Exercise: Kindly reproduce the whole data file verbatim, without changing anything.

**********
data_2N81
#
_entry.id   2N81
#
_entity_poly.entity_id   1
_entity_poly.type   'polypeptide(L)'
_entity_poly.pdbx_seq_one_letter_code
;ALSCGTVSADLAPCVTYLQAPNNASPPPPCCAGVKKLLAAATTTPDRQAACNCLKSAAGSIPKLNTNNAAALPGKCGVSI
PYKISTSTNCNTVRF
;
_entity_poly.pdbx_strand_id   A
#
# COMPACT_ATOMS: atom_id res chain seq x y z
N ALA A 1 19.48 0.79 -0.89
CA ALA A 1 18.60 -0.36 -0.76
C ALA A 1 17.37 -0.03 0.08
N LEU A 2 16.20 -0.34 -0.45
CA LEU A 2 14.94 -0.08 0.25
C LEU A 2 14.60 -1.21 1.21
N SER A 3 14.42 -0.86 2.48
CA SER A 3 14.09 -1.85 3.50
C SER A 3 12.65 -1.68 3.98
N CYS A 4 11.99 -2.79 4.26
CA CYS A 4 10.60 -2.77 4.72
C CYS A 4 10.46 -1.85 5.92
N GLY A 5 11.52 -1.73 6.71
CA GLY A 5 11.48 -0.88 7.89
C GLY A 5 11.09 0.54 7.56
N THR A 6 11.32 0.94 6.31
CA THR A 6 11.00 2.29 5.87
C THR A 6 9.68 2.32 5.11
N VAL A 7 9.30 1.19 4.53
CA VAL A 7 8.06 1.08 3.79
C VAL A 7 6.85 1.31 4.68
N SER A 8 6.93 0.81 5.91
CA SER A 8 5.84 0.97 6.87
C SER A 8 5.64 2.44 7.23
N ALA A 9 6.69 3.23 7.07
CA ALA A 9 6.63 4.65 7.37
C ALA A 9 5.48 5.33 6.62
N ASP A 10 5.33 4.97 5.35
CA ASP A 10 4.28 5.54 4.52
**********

data_2N81
#
_entry.id   2N81
#
_entity_poly.entity_id   1
_entity_poly.type   'polypeptide(L)'
_entity_poly.pdbx_seq_one_letter_code
;ALSCGTVSADLAPCVTYLQAPNNASPPPPCCAGVKKLLAAATTTPDRQAACNCLKSAAGSIPKLNTNNAAALPGKCGVSI
PYKISTSTNCNTVRF
;
_entity_poly.pdbx_strand_id   A
#
# COMPACT_ATOMS: atom_id res chain seq x y z
N ALA A 1 19.48 0.79 -0.89
CA ALA A 1 18.60 -0.36 -0.76
C ALA A 1 17.37 -0.03 0.08
N LEU A 2 16.20 -0.34 -0.45
CA LEU A 2 14.94 -0.08 0.25
C LEU A 2 14.60 -1.21 1.21
N SER A 3 14.42 -0.86 2.48
CA SER A 3 14.09 -1.85 3.50
C SER A 3 12.65 -1.68 3.98
N CYS A 4 11.99 -2.79 4.26
CA CYS A 4 10.60 -2.77 4.72
C CYS A 4 10.46 -1.85 5.92
N GLY A 5 11.52 -1.73 6.71
CA GLY A 5 11.48 -0.88 7.89
C GLY A 5 11.09 0.54 7.56
N THR A 6 11.32 0.94 6.31
CA THR A 6 11.00 2.29 5.87
C THR A 6 9.68 2.32 5.11
N VAL A 7 9.30 1.19 4.53
CA VAL A 7 8.06 1.08 3.79
C VAL A 7 6.85 1.31 4.68
N SER A 8 6.93 0.81 5.91
CA SER A 8 5.84 0.97 6.87
C SER A 8 5.64 2.44 7.23
N ALA A 9 6.69 3.23 7.07
CA ALA A 9 6.63 4.65 7.37
C ALA A 9 5.48 5.33 6.62
N ASP A 10 5.33 4.97 5.35
CA ASP A 10 4.28 5.54 4.52